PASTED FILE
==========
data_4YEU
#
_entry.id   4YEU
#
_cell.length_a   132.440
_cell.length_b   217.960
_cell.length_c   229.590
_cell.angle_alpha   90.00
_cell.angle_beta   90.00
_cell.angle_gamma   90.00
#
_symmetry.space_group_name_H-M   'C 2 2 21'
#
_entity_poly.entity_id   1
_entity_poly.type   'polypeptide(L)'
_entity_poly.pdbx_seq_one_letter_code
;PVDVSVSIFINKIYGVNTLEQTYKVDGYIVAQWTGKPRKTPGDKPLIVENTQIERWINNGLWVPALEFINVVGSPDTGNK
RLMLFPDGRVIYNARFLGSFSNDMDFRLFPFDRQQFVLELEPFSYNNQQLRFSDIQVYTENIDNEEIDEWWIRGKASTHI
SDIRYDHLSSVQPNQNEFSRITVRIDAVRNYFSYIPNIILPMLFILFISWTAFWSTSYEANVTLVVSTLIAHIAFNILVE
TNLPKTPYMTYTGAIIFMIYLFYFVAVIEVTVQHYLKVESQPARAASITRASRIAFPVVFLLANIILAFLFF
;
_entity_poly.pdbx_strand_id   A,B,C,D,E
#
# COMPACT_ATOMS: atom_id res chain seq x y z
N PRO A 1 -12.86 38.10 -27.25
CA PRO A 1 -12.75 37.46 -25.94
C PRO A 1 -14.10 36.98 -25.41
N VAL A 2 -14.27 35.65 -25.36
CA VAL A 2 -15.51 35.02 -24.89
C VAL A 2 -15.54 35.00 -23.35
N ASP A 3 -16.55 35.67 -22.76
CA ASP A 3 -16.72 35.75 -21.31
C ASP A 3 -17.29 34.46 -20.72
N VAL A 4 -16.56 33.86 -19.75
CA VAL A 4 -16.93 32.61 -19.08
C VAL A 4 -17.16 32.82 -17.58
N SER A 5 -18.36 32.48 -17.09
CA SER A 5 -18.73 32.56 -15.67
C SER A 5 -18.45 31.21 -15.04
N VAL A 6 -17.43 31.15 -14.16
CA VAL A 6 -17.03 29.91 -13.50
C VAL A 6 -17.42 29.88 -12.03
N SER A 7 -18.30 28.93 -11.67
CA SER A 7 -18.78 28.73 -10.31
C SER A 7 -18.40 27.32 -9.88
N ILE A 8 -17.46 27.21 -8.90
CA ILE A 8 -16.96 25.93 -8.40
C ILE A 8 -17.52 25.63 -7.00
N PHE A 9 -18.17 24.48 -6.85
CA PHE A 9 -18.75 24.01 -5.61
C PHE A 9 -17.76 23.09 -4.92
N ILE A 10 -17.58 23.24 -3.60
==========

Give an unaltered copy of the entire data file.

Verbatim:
data_4YEU
#
_entry.id   4YEU
#
_cell.length_a   132.440
_cell.length_b   217.960
_cell.length_c   229.590
_cell.angle_alpha   90.00
_cell.angle_beta   90.00
_cell.angle_gamma   90.00
#
_symmetry.space_group_name_H-M   'C 2 2 21'
#
_entity_poly.entity_id   1
_entity_poly.type   'polypeptide(L)'
_entity_poly.pdbx_seq_one_letter_code
;PVDVSVSIFINKIYGVNTLEQTYKVDGYIVAQWTGKPRKTPGDKPLIVENTQIERWINNGLWVPALEFINVVGSPDTGNK
RLMLFPDGRVIYNARFLGSFSNDMDFRLFPFDRQQFVLELEPFSYNNQQLRFSDIQVYTENIDNEEIDEWWIRGKASTHI
SDIRYDHLSSVQPNQNEFSRITVRIDAVRNYFSYIPNIILPMLFILFISWTAFWSTSYEANVTLVVSTLIAHIAFNILVE
TNLPKTPYMTYTGAIIFMIYLFYFVAVIEVTVQHYLKVESQPARAASITRASRIAFPVVFLLANIILAFLFF
;
_entity_poly.pdbx_strand_id   A,B,C,D,E
#
# COMPACT_ATOMS: atom_id res chain seq x y z
N PRO A 1 -12.86 38.10 -27.25
CA PRO A 1 -12.75 37.46 -25.94
C PRO A 1 -14.10 36.98 -25.41
N VAL A 2 -14.27 35.65 -25.36
CA VAL A 2 -15.51 35.02 -24.89
C VAL A 2 -15.54 35.00 -23.35
N ASP A 3 -16.55 35.67 -22.76
CA ASP A 3 -16.72 35.75 -21.31
C ASP A 3 -17.29 34.46 -20.72
N VAL A 4 -16.56 33.86 -19.75
CA VAL A 4 -16.93 32.61 -19.08
C VAL A 4 -17.16 32.82 -17.58
N SER A 5 -18.36 32.48 -17.09
CA SER A 5 -18.73 32.56 -15.67
C SER A 5 -18.45 31.21 -15.04
N VAL A 6 -17.43 31.15 -14.16
CA VAL A 6 -17.03 29.91 -13.50
C VAL A 6 -17.42 29.88 -12.03
N SER A 7 -18.30 28.93 -11.67
CA SER A 7 -18.78 28.73 -10.31
C SER A 7 -18.40 27.32 -9.88
N ILE A 8 -17.46 27.21 -8.90
CA ILE A 8 -16.96 25.93 -8.40
C ILE A 8 -17.52 25.63 -7.00
N PHE A 9 -18.17 24.48 -6.85
CA PHE A 9 -18.75 24.01 -5.61
C PHE A 9 -17.76 23.09 -4.92
N ILE A 10 -17.58 23.24 -3.60